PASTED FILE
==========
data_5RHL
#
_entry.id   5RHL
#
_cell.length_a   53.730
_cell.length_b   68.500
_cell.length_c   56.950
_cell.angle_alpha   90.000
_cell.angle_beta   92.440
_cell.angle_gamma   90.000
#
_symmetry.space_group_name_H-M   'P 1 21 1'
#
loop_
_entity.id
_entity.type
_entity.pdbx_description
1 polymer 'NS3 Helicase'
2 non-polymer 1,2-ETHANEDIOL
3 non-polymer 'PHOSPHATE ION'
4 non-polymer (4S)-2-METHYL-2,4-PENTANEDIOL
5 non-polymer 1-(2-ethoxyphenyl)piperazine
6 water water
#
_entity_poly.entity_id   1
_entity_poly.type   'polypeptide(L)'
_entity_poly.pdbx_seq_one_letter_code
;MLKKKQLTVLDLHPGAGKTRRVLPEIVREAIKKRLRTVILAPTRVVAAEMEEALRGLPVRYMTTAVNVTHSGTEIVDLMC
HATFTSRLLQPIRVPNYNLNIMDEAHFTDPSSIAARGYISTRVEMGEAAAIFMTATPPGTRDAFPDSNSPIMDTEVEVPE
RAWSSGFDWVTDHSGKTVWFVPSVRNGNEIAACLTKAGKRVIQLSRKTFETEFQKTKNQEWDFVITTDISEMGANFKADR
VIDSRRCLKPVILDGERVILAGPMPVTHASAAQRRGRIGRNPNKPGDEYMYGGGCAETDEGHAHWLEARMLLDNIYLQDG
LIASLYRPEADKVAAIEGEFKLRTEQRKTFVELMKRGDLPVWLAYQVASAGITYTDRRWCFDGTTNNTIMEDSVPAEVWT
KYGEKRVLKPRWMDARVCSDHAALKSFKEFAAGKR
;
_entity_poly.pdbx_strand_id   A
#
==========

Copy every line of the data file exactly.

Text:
data_5RHL
#
_entry.id   5RHL
#
_cell.length_a   53.730
_cell.length_b   68.500
_cell.length_c   56.950
_cell.angle_alpha   90.000
_cell.angle_beta   92.440
_cell.angle_gamma   90.000
#
_symmetry.space_group_name_H-M   'P 1 21 1'
#
loop_
_entity.id
_entity.type
_entity.pdbx_description
1 polymer 'NS3 Helicase'
2 non-polymer 1,2-ETHANEDIOL
3 non-polymer 'PHOSPHATE ION'
4 non-polymer (4S)-2-METHYL-2,4-PENTANEDIOL
5 non-polymer 1-(2-ethoxyphenyl)piperazine
6 water water
#
_entity_poly.entity_id   1
_entity_poly.type   'polypeptide(L)'
_entity_poly.pdbx_seq_one_letter_code
;MLKKKQLTVLDLHPGAGKTRRVLPEIVREAIKKRLRTVILAPTRVVAAEMEEALRGLPVRYMTTAVNVTHSGTEIVDLMC
HATFTSRLLQPIRVPNYNLNIMDEAHFTDPSSIAARGYISTRVEMGEAAAIFMTATPPGTRDAFPDSNSPIMDTEVEVPE
RAWSSGFDWVTDHSGKTVWFVPSVRNGNEIAACLTKAGKRVIQLSRKTFETEFQKTKNQEWDFVITTDISEMGANFKADR
VIDSRRCLKPVILDGERVILAGPMPVTHASAAQRRGRIGRNPNKPGDEYMYGGGCAETDEGHAHWLEARMLLDNIYLQDG
LIASLYRPEADKVAAIEGEFKLRTEQRKTFVELMKRGDLPVWLAYQVASAGITYTDRRWCFDGTTNNTIMEDSVPAEVWT
KYGEKRVLKPRWMDARVCSDHAALKSFKEFAAGKR
;
_entity_poly.pdbx_strand_id   A
#